Bristol Zoo are Back!
05 Jun 2017
Bristol Zoo Gardens are once again partnering with Forest of Imagination to help shine a light on the importance of conservation and protecting our environment.
This year Forest will create an engaging and thought provoking series of experiences for all ages but with an emphasis on children and their connection with the natural environment. The project reinforces a renewed interest in the countryside around the city through the Bathscape project and highlights the importance of engaging people, especially children, with the experience of nature and outdoor play.
Bristol Zoo will work with the delightful House of Fairy Tales – the unique educational arts charity and travelling art circus founded by artists Deborah Curtis and Gavin Turk – and Anthony Head, digital artist and creative director of Illuminate Bath, together they will offer an interactive insect workshop inviting Forest guests to discover the life and queen of Yellow Meadow Ants, a species unique to the Bath Skyline.
The theme of conservation and protecting our natural environment is central to the thinking behind Forest, last year’s giant inflatable Baobab trees, were designed to encourage a conversation about the fantastic, forgotten and fragile forests that exist across the world and how we can help to protect them. Bristol Zoo partnered with Forest and alongside, the House of Fairy Tales, engaging the audience, particularly children, in the Zoo’s Madagascan conservation projects through interactive play.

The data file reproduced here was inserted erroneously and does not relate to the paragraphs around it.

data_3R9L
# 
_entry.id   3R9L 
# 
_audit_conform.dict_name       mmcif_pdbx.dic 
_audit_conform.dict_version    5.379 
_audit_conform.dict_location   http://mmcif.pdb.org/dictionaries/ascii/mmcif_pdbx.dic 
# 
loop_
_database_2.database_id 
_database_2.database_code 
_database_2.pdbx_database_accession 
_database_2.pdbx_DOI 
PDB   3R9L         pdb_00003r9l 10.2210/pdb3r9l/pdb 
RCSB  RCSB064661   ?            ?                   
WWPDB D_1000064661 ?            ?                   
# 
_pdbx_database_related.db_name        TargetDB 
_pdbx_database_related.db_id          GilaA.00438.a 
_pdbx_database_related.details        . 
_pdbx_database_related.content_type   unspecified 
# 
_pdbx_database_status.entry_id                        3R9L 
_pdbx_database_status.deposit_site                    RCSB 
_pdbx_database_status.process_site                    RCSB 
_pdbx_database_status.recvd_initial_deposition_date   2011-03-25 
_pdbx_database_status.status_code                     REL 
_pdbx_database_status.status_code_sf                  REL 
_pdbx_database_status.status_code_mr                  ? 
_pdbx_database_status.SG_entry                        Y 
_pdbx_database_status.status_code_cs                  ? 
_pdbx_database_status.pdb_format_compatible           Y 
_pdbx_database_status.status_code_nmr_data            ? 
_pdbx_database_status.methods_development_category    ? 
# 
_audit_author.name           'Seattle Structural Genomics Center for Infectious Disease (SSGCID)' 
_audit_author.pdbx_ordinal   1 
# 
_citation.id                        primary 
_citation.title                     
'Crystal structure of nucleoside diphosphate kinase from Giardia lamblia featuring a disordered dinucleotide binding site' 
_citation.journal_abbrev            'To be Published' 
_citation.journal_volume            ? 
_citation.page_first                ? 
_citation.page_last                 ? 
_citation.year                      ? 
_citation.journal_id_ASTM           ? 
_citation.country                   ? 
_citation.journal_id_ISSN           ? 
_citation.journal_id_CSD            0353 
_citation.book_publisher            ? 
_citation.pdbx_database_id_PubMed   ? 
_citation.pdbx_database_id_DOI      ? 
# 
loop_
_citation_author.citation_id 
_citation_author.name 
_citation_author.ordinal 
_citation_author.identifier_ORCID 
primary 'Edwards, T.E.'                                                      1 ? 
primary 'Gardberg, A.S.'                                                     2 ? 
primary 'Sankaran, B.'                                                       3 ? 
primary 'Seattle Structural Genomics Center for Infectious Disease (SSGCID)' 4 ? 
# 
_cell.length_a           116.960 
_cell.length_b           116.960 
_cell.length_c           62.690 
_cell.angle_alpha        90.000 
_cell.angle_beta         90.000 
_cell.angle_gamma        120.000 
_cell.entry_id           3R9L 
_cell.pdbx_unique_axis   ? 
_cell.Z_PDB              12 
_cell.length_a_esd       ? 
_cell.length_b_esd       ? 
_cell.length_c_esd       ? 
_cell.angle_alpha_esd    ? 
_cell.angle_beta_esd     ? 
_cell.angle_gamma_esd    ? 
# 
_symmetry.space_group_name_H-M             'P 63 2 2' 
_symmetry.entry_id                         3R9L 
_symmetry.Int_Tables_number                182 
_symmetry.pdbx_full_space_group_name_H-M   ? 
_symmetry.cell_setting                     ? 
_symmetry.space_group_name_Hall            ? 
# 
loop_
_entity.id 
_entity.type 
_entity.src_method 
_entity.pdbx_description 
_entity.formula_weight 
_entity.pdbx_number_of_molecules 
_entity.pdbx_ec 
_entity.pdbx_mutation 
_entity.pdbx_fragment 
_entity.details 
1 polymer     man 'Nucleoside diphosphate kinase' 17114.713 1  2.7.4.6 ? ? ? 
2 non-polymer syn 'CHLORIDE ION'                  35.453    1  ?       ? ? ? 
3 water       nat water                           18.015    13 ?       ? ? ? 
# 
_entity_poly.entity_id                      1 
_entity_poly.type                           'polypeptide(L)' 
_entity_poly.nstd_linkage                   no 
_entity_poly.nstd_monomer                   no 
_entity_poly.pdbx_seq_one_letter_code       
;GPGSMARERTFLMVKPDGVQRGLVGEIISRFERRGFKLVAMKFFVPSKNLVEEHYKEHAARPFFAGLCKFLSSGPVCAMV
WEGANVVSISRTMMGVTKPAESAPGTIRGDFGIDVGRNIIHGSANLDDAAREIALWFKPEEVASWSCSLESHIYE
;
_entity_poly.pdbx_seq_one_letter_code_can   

The National Trust is also a key partner in this year’s event and this project will be a real focus for their own promotion for active engagement of children in the countryside.
In 2016, Forest teamed up with Bristol Zoo’s Madagascar Conservation project. The work between Forest and Bristol Zoo is aimed at capturing people’s imagination to consider Madagascar and shine a light on the fragility and threats to the habitats and biodiversity but also the economy and culture of the Malagasy people.
Bristol Zoo’s project captures all of this brilliantly as they are working with the local people to create a new economy based around Lemur tourism and practical conservation.
Madagascar is one of the world’s poorest countries with over 92% of people living below the poverty line. It is also the only place in the world where lemurs can be found. Local people are being forced to turn to unsustainable livelihood practices to make a living, which in turn is threatening the lemurs’ habitats. As a result, many lemur species are becoming threatened with extinction. We are working to help safeguard three specific species; the blue eyed black lemur, the Sahamalaza sportive lemur and the Sambirano mouse lemurs.
This year’s Forest of Imagination will connect people to nature in a variety of wild and imaginative ways. Forest is open from June 30th until July 2nd from 10am to 6pm each day, Forest of Imagination is free to all.
For directions to Forest check here.